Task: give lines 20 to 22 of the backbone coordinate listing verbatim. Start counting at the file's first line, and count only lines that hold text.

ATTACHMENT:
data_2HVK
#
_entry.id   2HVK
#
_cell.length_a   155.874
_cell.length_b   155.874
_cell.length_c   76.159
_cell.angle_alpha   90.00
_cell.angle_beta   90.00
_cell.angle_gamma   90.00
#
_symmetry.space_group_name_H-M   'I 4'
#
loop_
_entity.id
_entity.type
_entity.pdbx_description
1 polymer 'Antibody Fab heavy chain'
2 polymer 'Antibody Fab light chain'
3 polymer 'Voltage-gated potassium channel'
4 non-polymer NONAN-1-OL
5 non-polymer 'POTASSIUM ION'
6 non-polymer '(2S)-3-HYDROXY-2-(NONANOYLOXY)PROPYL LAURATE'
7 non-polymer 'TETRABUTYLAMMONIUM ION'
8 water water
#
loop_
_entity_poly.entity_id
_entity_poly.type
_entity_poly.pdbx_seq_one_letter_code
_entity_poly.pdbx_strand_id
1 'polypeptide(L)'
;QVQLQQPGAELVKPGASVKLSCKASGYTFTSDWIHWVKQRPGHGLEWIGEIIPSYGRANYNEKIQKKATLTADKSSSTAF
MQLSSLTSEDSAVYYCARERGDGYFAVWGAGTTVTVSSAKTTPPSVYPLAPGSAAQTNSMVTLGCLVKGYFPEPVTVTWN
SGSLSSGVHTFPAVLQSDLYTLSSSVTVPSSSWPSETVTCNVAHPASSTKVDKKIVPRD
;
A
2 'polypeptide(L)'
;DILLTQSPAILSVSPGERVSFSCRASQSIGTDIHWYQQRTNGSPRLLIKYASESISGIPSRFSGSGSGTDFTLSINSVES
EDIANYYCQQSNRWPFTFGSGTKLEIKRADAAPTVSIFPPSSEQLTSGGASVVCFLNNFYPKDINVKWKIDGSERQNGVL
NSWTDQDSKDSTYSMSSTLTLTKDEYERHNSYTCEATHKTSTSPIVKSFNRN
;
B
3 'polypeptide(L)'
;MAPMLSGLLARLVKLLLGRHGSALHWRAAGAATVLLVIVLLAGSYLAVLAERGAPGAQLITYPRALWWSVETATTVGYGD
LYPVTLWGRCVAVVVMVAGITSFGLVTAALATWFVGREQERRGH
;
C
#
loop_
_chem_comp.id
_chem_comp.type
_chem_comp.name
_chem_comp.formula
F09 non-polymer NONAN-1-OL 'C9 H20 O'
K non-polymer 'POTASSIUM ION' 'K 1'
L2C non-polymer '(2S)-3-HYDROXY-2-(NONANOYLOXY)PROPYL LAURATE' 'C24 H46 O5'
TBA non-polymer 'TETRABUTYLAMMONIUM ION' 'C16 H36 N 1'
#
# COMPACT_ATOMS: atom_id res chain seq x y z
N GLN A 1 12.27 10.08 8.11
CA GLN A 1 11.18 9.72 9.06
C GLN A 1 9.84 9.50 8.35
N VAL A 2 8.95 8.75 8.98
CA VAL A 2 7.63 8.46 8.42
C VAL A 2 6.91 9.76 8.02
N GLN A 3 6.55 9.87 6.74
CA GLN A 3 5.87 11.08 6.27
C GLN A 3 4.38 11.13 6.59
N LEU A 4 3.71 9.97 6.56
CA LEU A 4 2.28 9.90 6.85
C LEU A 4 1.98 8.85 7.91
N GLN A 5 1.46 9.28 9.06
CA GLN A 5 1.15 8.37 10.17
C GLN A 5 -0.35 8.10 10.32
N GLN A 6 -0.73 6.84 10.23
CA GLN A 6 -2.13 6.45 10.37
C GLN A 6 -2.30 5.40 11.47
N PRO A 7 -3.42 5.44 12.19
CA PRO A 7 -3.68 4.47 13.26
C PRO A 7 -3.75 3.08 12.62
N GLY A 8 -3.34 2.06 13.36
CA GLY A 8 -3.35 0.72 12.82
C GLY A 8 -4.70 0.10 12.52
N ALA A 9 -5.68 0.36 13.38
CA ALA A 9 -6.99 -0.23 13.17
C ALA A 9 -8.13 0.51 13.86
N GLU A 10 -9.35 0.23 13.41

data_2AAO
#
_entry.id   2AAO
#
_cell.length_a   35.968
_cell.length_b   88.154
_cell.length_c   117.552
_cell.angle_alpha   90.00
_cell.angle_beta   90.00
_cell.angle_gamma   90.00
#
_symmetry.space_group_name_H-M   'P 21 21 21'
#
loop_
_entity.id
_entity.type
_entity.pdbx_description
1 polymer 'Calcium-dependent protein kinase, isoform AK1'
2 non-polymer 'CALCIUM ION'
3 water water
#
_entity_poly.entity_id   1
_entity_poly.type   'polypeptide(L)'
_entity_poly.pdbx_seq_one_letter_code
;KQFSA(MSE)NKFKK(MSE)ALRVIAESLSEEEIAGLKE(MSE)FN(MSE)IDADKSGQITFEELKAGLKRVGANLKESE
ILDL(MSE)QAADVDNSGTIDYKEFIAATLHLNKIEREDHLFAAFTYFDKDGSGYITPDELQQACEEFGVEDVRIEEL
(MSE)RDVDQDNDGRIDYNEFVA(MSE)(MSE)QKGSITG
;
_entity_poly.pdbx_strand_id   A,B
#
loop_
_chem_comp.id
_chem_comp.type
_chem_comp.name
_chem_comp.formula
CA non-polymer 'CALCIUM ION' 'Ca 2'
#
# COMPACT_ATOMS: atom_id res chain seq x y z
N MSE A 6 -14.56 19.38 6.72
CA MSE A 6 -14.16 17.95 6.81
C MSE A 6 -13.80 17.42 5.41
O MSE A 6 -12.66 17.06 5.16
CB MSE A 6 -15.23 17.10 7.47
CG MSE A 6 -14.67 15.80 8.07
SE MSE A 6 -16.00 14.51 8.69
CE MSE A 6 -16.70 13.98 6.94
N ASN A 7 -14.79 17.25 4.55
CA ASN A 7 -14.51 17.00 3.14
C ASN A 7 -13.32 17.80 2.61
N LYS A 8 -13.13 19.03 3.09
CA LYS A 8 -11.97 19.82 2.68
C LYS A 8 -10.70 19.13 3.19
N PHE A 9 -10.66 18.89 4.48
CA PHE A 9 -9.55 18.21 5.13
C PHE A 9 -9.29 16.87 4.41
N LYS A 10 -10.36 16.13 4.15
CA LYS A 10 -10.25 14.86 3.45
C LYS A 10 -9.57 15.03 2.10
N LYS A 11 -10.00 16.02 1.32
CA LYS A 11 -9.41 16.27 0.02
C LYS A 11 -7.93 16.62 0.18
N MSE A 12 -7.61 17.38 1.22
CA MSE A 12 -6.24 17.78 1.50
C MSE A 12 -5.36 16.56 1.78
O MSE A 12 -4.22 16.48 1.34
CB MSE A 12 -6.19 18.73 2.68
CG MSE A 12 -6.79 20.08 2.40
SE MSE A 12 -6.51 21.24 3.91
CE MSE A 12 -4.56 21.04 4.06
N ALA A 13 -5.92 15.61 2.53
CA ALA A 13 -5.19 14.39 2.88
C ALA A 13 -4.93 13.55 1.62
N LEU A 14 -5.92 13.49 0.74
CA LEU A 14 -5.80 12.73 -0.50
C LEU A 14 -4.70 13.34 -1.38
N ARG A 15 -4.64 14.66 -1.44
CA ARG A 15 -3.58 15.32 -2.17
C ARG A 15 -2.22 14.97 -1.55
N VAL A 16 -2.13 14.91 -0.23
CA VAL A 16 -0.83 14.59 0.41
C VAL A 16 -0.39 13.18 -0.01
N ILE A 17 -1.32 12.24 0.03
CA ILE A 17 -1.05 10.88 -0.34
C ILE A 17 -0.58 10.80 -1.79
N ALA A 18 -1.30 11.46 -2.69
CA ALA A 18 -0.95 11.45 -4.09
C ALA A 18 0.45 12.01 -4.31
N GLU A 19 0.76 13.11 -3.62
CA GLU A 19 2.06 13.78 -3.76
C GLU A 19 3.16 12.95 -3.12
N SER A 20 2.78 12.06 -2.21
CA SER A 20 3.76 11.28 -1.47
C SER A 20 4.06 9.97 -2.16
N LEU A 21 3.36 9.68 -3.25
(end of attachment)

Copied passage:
3 polymer 'Voltage-gated potassium channel'
4 non-polymer NONAN-1-OL
5 non-polymer 'POTASSIUM ION'